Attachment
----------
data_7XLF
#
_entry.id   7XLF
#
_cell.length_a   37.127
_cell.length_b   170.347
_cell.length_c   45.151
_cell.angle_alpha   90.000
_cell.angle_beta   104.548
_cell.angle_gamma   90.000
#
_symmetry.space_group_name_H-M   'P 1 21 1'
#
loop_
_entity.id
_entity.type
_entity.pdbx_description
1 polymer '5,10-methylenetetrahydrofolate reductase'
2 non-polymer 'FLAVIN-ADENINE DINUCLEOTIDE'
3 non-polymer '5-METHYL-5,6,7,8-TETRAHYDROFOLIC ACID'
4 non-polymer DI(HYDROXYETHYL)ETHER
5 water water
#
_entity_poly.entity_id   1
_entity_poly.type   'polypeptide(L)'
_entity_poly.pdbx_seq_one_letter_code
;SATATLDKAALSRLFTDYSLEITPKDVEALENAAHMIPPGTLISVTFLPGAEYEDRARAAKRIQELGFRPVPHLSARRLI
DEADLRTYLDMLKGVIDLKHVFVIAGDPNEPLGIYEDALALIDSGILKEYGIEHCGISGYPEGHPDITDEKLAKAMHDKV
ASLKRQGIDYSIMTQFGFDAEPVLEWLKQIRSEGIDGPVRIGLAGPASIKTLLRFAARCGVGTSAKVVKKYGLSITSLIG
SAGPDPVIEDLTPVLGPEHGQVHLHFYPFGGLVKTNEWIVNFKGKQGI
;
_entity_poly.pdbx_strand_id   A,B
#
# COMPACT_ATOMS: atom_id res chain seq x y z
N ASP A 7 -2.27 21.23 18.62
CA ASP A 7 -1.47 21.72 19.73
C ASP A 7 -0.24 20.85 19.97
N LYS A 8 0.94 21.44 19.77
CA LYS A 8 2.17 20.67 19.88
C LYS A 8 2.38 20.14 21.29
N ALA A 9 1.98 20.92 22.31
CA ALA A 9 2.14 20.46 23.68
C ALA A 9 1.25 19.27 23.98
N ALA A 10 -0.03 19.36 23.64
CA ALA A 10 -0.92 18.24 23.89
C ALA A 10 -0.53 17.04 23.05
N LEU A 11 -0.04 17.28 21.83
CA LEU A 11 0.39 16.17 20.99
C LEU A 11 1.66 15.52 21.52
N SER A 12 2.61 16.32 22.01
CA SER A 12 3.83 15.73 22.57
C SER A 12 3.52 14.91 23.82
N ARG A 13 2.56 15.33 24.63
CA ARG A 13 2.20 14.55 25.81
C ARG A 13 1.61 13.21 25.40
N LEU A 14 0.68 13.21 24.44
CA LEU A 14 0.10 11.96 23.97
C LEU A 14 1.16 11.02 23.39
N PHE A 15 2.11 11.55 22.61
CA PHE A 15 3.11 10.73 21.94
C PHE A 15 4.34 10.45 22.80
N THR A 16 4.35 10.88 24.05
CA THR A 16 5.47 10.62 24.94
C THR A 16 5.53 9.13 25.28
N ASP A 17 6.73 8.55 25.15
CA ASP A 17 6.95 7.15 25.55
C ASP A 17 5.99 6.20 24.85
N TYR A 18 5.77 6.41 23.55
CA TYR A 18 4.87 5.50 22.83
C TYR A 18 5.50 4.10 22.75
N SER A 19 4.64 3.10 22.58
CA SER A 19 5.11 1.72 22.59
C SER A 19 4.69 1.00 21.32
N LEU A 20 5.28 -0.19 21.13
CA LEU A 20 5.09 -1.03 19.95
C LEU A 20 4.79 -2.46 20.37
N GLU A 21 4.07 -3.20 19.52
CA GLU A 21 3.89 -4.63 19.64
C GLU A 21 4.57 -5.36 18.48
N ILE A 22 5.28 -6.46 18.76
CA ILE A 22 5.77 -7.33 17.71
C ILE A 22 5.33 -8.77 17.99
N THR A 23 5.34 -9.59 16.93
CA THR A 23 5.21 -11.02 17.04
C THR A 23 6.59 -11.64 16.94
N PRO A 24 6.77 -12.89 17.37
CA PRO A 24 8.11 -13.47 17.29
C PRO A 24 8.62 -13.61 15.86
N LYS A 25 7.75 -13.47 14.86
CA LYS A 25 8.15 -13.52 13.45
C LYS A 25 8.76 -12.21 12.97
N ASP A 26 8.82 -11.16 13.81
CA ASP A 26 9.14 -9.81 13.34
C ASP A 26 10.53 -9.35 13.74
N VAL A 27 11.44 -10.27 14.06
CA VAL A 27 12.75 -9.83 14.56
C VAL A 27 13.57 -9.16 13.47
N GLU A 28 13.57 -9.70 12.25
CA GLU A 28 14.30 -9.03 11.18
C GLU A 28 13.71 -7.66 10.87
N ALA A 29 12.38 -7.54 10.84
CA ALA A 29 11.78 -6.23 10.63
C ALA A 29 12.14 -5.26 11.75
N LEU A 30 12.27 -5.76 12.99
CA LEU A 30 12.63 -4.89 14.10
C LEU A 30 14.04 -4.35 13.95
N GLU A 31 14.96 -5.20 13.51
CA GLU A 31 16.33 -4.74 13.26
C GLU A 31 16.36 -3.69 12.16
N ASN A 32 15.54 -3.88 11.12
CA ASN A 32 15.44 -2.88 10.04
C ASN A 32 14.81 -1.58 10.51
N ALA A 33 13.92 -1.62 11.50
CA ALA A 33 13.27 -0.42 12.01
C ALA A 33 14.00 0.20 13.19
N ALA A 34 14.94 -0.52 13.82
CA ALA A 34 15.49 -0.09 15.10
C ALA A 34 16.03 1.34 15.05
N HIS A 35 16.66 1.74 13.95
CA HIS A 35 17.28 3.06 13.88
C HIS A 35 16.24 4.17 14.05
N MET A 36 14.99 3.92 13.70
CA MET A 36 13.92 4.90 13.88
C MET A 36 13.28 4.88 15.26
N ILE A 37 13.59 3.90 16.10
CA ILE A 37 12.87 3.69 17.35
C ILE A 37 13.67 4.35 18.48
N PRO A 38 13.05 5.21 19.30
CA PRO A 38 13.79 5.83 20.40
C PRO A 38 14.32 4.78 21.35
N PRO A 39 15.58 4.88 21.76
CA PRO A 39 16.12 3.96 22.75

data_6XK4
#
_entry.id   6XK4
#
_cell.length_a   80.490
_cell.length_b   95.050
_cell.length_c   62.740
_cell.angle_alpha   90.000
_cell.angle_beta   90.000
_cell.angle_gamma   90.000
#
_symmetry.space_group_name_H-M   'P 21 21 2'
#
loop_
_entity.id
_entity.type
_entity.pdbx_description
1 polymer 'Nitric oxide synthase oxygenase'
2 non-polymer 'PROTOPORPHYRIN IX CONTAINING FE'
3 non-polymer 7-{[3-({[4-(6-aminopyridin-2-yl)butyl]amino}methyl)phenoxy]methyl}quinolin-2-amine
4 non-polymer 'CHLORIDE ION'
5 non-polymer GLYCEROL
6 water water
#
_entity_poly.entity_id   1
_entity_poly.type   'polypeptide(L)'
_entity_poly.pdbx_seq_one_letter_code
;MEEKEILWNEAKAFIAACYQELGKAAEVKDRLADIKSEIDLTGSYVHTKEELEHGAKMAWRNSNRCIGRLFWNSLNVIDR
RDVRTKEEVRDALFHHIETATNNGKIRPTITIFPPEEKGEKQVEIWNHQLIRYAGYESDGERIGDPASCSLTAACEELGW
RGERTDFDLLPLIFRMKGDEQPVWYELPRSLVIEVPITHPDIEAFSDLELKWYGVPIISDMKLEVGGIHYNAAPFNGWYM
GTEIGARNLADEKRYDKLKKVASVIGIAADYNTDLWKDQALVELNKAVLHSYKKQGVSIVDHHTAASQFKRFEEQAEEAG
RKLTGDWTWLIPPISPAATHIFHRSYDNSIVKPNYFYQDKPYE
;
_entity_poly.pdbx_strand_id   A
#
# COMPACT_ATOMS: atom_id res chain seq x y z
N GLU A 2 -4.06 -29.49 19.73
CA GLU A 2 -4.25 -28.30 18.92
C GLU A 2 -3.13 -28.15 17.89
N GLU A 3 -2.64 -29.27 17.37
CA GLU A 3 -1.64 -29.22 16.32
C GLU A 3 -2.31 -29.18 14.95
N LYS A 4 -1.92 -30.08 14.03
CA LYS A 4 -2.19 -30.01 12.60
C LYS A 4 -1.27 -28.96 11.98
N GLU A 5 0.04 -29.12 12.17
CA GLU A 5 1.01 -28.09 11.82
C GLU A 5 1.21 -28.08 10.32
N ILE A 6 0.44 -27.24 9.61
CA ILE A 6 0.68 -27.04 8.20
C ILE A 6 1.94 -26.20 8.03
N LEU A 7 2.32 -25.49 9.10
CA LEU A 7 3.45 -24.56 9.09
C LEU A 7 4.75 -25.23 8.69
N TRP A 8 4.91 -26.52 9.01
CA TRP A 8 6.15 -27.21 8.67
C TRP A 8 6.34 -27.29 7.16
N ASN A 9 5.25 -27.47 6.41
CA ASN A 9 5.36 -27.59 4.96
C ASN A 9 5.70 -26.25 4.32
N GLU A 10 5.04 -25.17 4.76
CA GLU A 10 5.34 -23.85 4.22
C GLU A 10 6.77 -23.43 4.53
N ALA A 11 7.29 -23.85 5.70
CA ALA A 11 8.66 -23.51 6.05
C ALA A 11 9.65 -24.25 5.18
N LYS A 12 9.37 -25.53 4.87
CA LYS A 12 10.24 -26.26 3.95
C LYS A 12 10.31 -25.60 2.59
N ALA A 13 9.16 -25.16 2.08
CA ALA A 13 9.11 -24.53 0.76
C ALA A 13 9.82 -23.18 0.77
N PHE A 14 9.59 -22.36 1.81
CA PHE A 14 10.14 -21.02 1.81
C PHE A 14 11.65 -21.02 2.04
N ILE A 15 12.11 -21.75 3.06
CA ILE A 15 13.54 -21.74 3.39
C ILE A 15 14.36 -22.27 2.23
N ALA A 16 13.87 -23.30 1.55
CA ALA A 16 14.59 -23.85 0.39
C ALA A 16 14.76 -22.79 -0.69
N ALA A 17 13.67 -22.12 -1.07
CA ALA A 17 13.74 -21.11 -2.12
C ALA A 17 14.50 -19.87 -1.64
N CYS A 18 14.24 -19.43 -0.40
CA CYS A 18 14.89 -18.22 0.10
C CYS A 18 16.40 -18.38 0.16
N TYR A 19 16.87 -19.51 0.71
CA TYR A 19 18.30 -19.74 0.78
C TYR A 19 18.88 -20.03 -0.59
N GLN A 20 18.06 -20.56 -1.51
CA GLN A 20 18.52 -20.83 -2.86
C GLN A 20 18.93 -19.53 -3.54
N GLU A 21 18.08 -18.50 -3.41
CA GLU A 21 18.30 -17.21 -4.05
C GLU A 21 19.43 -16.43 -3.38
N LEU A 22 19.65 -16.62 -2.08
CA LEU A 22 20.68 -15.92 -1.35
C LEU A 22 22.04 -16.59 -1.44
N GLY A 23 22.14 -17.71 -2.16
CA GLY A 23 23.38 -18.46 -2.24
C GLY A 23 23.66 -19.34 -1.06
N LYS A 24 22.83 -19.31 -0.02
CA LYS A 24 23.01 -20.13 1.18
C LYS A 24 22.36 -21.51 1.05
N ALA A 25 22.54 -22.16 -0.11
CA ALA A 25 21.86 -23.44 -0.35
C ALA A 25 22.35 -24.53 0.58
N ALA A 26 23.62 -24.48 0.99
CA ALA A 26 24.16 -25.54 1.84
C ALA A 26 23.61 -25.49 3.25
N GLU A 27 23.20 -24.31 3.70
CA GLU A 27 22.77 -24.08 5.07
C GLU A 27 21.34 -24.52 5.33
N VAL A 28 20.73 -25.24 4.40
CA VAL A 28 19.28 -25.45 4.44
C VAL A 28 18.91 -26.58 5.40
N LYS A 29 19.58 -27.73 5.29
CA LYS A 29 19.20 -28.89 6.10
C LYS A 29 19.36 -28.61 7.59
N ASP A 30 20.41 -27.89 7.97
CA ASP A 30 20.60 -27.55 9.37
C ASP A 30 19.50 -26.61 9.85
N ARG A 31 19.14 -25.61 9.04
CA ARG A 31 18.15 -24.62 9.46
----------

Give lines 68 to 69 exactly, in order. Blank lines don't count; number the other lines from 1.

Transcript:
N TYR A 18 5.77 6.41 23.55
CA TYR A 18 4.87 5.50 22.83